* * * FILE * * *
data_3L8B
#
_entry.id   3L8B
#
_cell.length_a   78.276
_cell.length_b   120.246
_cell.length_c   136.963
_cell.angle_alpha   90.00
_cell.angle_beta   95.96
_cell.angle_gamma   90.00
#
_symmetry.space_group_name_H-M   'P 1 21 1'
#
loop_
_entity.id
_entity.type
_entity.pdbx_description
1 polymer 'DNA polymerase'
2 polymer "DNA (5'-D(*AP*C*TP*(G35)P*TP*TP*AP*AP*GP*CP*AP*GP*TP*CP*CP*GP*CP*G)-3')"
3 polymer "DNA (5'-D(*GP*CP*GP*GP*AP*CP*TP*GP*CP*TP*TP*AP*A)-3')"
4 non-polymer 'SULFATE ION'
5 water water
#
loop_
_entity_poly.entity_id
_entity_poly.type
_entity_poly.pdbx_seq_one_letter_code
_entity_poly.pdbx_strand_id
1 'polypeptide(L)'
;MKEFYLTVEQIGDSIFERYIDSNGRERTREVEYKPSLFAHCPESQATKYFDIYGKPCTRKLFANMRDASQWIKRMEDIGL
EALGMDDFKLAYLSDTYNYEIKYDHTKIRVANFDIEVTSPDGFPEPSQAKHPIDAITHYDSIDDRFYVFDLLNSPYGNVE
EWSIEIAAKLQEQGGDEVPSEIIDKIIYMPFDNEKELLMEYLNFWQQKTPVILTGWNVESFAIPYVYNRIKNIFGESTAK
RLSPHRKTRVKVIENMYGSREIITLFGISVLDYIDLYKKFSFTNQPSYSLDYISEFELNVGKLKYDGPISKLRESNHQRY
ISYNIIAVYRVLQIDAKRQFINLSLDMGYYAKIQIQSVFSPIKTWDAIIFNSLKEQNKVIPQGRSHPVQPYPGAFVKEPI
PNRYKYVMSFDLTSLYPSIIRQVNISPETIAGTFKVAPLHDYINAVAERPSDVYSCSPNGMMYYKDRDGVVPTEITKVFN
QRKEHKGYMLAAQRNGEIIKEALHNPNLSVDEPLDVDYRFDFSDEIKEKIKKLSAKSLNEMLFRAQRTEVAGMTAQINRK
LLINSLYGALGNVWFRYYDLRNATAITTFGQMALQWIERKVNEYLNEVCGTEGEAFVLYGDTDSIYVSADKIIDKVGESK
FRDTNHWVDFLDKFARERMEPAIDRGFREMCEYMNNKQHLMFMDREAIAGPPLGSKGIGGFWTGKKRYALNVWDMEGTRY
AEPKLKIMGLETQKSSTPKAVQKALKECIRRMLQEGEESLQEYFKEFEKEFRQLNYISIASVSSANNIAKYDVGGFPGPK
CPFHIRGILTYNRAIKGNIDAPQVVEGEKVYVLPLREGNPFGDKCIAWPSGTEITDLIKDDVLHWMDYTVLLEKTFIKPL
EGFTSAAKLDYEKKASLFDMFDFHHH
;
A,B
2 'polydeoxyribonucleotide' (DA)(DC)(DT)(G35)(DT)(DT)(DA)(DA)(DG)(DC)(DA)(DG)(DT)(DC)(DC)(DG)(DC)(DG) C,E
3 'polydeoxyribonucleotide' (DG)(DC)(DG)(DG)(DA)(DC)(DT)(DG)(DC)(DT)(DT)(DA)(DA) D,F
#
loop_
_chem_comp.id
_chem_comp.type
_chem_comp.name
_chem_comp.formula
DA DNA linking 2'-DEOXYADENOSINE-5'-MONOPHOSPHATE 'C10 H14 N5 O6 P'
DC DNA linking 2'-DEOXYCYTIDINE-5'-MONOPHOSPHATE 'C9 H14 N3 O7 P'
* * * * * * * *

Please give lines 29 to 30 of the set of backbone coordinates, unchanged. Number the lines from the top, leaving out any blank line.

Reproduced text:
1 'polypeptide(L)'
;MKEFYLTVEQIGDSIFERYIDSNGRERTREVEYKPSLFAHCPESQATKYFDIYGKPCTRKLFANMRDASQWIKRMEDIGL